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Good government means a responsive government free from corruption.

Democracy North Carolina is often described as a “watchdog organization.” While we do much more than monitor candidates and elected officials, we value our watchdog label and our role as an independent, nonpartisan observer of North Carolina politics — especially when it comes to following the money. 

Accountability and transparency are two of the most powerful tools we have for preventing corruption in government. We encourage both in a number of ways. We:

  • Advocate for Voter-Owned Elections
  • Use our research to expose corruption
  • Publicize both unacceptable and exemplary campaign finance practices
  • Promote policies that toughen ethics rules and lobbyist regulations
  • Advocate for disclosure rules that support the public’s right to know what their government officials are doing and whose interests they are representing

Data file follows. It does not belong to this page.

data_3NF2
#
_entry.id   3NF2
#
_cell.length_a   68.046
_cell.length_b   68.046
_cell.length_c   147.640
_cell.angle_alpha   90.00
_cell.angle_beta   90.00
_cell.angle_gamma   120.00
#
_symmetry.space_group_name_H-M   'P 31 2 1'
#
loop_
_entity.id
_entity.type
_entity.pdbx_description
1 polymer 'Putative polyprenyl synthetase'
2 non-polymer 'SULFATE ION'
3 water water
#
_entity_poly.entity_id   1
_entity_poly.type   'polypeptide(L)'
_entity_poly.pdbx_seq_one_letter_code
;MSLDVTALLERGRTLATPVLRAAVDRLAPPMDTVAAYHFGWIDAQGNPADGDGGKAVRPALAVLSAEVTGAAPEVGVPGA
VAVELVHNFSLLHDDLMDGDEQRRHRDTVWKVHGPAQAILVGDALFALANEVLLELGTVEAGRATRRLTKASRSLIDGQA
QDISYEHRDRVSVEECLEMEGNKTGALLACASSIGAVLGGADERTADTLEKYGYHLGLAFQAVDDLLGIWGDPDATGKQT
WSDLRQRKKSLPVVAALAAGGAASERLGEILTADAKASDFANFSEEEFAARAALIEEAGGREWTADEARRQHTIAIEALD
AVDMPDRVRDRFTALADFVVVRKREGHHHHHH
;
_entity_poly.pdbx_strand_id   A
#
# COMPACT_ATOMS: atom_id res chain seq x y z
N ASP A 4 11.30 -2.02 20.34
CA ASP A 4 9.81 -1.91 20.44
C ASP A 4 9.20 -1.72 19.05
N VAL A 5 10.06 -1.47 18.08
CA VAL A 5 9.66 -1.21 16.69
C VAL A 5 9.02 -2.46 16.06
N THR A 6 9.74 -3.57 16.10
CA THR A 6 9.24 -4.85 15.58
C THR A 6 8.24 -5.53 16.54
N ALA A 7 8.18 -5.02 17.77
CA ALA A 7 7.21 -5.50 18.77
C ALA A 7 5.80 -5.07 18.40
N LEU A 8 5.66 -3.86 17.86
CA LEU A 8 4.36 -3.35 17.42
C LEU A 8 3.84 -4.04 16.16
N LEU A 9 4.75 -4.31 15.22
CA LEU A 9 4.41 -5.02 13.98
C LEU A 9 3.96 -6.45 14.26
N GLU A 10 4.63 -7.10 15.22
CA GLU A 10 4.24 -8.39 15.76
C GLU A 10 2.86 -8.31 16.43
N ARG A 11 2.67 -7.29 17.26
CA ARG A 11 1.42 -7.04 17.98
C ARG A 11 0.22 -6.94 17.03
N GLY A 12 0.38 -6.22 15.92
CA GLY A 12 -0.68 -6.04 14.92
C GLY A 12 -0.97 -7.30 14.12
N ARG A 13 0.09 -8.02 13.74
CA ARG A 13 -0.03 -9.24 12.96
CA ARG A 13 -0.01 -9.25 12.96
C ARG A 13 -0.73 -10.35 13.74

• Educate the public on how to analyze campaign finance reports and track lobbyist spending.

We are also active partners with organizations that make ethics reform their primary focus, including the NC Coalition for Lobby Reform.

What We’ve Accomplished

Our research has led to the conviction of a NC House Speaker on federal corruption charges, called out a NC Governor for election law violations and exposed troubling money ties between industry political action committees and politicians making policy in those industries. In addition, our Voter Rights work in 2008 led to a $100,000 fine imposed by the North Carolina Attorney General against an out-of-state group for misleading robo-calls that resulted in voter suppression. Plus, our organizing work with a bipartisan coalition inspired the NC Legislature to adopt a comprehensive set of laws regulating ethics and lobbying.

What’s Ahead

We are working with our bipartisan coalition on additional reforms, including requiring local governments to establish and enforce codes of ethical conduct, enacting “pay to play” restrictions for state contractors and appointees to policy-making boards, plus new rules expanding electronic disclosure of campaign contributions and of the economic-interest statements from public officials.

For more information, contact Bob Hall.